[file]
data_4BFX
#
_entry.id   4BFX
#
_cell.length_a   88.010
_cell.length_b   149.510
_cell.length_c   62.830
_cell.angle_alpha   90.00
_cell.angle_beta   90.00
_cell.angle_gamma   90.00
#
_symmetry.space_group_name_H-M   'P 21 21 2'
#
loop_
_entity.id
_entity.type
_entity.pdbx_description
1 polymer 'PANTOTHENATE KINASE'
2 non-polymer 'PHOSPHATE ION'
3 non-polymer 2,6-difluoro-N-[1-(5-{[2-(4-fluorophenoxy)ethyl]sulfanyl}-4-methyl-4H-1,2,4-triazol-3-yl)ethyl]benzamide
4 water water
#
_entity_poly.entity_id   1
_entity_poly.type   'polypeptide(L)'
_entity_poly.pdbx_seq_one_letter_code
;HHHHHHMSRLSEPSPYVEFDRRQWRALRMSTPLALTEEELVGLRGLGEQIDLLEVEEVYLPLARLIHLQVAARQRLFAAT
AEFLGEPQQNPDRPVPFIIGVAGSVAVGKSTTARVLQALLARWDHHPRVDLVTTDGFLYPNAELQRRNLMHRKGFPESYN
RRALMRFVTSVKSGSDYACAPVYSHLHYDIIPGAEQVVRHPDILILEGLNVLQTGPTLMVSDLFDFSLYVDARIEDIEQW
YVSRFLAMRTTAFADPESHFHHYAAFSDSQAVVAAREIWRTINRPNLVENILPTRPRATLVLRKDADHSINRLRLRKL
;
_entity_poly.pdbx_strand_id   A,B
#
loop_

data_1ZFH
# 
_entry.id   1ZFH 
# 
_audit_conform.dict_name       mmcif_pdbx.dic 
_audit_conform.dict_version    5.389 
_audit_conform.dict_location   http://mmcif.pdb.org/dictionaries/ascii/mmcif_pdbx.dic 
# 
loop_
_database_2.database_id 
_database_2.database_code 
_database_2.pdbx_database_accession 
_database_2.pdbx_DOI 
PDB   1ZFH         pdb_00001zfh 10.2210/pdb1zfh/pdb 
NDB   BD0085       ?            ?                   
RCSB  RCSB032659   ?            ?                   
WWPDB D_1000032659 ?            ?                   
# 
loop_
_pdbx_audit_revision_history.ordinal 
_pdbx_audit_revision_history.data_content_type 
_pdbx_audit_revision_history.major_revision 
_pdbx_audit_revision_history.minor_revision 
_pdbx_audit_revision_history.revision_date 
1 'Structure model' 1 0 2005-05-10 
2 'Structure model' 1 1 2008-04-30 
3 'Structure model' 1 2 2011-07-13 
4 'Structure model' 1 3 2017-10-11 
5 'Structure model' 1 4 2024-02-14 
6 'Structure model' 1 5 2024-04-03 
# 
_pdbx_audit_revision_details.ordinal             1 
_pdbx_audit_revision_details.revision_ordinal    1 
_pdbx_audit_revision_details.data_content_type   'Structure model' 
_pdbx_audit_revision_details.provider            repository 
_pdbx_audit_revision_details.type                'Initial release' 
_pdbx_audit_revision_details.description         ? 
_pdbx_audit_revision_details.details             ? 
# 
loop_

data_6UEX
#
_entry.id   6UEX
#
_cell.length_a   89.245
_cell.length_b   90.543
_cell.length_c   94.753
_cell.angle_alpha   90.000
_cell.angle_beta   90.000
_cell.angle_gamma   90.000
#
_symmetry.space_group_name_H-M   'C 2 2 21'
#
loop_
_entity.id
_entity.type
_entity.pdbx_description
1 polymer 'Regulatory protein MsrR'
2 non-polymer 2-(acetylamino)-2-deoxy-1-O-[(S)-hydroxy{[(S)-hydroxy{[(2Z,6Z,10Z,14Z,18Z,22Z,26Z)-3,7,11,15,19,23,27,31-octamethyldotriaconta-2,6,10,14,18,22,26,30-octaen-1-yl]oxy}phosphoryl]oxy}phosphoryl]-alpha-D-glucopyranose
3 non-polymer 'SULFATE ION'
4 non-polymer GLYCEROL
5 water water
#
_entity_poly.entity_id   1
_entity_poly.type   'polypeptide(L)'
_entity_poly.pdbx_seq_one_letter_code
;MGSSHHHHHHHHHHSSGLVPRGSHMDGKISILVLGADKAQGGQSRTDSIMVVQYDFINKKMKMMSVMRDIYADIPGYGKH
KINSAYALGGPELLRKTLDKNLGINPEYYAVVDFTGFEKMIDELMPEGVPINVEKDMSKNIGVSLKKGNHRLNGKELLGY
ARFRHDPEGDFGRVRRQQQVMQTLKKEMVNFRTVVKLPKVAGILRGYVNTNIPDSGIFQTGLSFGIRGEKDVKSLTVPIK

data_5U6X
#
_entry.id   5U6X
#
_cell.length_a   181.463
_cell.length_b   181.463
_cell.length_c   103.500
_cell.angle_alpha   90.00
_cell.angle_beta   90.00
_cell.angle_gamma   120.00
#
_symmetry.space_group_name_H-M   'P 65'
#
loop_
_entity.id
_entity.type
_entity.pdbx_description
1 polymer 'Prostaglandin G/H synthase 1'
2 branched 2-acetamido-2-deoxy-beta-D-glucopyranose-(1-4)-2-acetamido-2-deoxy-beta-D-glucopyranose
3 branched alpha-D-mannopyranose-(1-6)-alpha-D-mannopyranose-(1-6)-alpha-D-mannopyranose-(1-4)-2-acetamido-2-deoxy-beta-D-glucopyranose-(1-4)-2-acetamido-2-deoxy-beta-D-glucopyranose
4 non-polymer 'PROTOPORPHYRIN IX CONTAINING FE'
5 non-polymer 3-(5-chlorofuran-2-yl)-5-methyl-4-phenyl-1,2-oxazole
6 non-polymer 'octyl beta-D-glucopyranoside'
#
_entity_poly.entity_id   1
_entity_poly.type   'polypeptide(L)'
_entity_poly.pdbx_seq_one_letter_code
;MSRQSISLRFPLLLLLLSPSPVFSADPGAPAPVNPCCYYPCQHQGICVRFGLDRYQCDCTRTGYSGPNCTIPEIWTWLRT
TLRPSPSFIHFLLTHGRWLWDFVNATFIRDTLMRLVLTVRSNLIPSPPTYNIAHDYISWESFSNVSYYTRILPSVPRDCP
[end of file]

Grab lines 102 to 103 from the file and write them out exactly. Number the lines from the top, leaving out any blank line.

ARFRHDPEGDFGRVRRQQQVMQTLKKEMVNFRTVVKLPKVAGILRGYVNTNIPDSGIFQTGLSFGIRGEKDVKSLTVPIK

data_5U6X